BUFFALO, N.Y. (WIVB) — Every year on March 30, we take a closer look at a challenging condition that the National Institute of Mental Health says affects an estimated 4.4 percent of American adults at some point.
Thursday is World Bipolar Day. Dr. Michael Cummings, who works in adolescent psychiatry at ECMC, joined us to talk about it.
There are different types of bipolar disorder, but Dr. Cummings says it is characterized by fluctuations of highs and lows in one’s mood. For a person with bipolar disorder, these changes occur over longer periods of time — days and weeks, not hours.
In addition to periods of deep depression, bipolar disorder can also mean periods of mania, which Dr. Cummings described as a highly elevated mood. This can include inflated self-esteem, as well as risky, potentially dangerous behaviors such as hypersexuality, and a feeling of decreased need for sleep.
It is less common for children to have this condition, but in kids, it can appear as irritability, Dr. Cummings says.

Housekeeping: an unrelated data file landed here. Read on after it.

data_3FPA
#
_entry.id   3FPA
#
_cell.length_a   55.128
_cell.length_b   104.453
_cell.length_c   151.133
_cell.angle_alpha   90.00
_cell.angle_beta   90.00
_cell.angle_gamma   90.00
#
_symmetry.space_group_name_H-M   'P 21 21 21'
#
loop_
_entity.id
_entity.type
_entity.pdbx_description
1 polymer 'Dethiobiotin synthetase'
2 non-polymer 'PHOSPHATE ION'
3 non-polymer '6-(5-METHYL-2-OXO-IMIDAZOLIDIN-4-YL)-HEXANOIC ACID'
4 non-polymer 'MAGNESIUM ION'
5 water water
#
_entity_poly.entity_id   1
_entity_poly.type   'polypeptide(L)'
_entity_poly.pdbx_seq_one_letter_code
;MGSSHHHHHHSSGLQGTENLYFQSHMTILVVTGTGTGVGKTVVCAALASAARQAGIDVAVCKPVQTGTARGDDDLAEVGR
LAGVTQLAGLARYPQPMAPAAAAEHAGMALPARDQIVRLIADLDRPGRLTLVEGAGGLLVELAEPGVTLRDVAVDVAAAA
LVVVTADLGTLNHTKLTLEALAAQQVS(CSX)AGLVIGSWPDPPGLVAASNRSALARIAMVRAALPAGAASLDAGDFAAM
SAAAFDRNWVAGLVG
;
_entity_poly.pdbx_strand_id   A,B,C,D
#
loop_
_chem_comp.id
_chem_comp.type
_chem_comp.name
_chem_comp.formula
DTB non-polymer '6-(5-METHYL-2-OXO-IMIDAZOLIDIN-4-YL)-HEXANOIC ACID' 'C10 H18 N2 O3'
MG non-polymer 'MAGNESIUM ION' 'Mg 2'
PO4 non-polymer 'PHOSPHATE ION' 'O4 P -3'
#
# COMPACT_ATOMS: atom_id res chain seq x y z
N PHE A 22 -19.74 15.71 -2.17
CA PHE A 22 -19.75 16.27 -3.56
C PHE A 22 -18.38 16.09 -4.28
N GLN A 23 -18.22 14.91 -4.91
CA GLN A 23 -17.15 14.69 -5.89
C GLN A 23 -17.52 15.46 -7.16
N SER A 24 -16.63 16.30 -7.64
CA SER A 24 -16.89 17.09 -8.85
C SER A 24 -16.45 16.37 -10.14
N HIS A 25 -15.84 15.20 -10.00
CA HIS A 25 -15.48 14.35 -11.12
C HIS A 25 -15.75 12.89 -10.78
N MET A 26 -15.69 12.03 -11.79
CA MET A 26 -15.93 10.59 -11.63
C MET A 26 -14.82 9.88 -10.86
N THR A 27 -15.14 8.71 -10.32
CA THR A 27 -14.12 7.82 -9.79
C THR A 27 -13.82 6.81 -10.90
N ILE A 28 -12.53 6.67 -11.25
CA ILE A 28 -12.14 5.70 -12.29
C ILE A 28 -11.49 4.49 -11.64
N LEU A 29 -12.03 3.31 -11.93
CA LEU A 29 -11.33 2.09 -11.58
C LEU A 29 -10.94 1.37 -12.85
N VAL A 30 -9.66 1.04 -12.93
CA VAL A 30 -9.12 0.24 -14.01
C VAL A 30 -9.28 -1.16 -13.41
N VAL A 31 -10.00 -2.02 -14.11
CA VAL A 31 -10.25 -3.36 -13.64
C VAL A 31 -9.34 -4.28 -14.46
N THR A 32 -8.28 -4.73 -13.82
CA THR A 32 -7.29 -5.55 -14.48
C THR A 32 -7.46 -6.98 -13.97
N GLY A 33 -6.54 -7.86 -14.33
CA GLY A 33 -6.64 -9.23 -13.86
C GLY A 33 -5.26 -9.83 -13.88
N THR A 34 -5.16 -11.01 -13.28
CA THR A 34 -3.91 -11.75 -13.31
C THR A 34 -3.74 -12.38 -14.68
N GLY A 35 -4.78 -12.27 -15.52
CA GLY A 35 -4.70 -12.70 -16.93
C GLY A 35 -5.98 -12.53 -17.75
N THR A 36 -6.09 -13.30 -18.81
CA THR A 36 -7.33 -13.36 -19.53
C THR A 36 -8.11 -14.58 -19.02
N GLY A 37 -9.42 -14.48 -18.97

Bipolar disorder can be very difficult to live with, impacting various aspects of a person’s life. An August 2019 article published in Medicina says 20-60 percent of people with bipolar disorder attempt suicide at least once in their lifetime. Dr. Cummings says roughly 15 percent end their lives.
Bipolar disorder can require the help of a mental health provider and is treatable, Dr. Cummings says.
If you or someone you know is struggling with suicidal thoughts, the National Suicide and Crisis Lifeline can be reached 24 hours a day by dialing 988.
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Evan Anstey is an Associated Press Award, JANY Award and Emmy-nominated digital producer who has been part of the News 4 team since 2015. See more of his work here and follow him on Twitter.